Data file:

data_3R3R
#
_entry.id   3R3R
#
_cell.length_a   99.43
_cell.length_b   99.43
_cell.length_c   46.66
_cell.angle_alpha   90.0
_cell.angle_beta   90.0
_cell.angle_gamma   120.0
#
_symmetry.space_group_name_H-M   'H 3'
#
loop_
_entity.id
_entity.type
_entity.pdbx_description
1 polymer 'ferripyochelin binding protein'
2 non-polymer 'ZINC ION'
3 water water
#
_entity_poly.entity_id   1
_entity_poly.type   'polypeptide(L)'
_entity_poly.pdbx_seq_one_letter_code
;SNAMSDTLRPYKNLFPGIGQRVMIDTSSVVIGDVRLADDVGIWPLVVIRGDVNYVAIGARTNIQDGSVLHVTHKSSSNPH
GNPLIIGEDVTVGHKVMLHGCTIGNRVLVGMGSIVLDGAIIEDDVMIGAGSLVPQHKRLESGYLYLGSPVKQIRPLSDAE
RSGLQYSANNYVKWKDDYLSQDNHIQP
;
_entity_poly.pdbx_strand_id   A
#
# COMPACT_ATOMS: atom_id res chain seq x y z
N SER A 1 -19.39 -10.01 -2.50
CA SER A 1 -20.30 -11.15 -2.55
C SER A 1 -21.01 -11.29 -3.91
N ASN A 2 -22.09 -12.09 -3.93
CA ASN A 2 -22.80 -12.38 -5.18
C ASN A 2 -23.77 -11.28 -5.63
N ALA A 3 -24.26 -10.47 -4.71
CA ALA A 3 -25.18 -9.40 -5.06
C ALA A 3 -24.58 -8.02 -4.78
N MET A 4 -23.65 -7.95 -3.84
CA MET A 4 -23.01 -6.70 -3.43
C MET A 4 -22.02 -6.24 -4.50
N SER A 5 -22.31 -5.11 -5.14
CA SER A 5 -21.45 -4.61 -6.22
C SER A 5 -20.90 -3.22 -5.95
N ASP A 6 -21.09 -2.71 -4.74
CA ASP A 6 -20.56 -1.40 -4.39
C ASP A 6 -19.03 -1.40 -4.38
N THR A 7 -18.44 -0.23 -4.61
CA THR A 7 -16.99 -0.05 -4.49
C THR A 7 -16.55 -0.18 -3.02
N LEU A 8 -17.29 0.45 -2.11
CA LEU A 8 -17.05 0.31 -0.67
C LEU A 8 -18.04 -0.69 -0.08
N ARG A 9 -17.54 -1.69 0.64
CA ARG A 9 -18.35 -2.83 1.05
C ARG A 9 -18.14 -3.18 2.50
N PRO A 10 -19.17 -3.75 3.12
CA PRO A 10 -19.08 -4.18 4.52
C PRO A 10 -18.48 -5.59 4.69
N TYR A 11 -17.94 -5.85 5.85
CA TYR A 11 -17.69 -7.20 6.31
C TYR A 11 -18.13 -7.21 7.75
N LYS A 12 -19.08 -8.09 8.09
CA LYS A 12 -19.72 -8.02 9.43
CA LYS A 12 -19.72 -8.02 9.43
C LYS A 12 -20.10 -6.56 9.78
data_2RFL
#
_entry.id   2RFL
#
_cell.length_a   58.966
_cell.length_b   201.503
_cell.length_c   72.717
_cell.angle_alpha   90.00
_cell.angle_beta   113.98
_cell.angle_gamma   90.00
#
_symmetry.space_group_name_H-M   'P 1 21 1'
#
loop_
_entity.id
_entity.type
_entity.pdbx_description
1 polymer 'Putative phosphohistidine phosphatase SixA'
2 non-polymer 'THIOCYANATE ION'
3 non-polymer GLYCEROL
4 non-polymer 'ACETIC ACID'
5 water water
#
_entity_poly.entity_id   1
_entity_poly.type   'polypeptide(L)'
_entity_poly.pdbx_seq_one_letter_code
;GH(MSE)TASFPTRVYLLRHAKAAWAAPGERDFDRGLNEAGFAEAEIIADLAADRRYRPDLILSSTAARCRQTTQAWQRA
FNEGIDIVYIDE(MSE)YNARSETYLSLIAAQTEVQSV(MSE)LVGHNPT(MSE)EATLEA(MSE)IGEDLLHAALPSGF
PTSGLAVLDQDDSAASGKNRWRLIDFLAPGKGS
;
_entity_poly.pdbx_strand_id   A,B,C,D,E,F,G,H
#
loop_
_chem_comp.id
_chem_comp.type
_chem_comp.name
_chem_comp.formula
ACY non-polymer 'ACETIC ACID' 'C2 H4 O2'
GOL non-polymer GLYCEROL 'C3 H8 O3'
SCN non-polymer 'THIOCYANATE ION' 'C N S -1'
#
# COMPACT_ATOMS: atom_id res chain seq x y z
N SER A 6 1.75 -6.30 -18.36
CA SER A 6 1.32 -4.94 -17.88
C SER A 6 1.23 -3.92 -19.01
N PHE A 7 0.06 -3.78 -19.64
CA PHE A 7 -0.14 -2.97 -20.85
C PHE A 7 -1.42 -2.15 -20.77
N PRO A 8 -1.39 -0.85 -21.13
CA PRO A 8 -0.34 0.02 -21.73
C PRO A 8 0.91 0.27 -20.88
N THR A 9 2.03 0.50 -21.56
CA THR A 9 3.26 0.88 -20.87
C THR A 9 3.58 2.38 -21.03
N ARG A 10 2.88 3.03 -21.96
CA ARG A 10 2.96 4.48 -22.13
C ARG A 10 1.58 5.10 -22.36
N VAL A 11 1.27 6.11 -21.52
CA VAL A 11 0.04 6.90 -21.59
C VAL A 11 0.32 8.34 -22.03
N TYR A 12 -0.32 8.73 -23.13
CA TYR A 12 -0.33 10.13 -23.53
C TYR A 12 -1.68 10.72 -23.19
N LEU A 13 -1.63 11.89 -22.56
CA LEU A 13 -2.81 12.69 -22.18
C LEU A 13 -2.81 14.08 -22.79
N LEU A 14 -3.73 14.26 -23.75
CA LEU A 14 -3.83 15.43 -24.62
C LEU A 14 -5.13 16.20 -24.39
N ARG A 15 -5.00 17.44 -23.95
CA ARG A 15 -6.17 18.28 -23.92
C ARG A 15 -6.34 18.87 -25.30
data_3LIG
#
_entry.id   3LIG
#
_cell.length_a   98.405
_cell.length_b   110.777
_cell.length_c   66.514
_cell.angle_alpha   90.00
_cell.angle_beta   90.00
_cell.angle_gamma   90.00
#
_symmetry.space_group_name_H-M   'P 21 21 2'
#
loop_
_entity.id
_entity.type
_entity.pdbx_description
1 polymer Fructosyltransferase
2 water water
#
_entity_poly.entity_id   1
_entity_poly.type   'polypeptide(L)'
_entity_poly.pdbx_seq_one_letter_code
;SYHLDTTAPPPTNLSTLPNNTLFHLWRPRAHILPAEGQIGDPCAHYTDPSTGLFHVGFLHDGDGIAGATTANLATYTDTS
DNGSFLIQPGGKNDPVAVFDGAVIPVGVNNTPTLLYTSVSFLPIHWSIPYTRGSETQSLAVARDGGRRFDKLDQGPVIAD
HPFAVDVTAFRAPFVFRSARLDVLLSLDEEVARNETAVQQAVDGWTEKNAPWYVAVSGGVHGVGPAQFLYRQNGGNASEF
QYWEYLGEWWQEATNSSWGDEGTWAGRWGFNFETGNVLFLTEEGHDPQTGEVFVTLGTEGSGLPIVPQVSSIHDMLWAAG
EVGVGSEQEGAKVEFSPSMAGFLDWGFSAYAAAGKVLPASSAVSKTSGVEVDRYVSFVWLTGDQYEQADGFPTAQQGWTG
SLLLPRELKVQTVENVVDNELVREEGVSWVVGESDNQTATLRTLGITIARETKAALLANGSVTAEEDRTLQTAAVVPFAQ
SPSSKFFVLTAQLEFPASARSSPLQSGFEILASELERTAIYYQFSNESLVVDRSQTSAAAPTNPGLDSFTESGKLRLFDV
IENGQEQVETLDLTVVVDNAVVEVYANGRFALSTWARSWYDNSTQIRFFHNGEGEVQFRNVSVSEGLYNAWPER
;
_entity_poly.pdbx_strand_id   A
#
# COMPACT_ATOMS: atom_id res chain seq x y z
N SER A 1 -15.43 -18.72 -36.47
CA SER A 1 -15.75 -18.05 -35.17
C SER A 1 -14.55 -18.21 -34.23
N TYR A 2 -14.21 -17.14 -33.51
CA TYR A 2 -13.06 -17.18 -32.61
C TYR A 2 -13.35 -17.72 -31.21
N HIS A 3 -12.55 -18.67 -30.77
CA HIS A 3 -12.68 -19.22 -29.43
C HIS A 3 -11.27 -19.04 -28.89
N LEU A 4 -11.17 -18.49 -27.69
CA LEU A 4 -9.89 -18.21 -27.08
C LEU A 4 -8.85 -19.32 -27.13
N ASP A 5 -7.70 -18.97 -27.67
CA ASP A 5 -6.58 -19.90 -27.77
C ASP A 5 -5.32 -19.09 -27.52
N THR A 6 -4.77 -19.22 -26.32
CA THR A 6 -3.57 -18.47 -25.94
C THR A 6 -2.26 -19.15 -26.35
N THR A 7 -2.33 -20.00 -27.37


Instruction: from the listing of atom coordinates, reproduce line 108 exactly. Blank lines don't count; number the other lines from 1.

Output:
SCN non-polymer 'THIOCYANATE ION' 'C N S -1'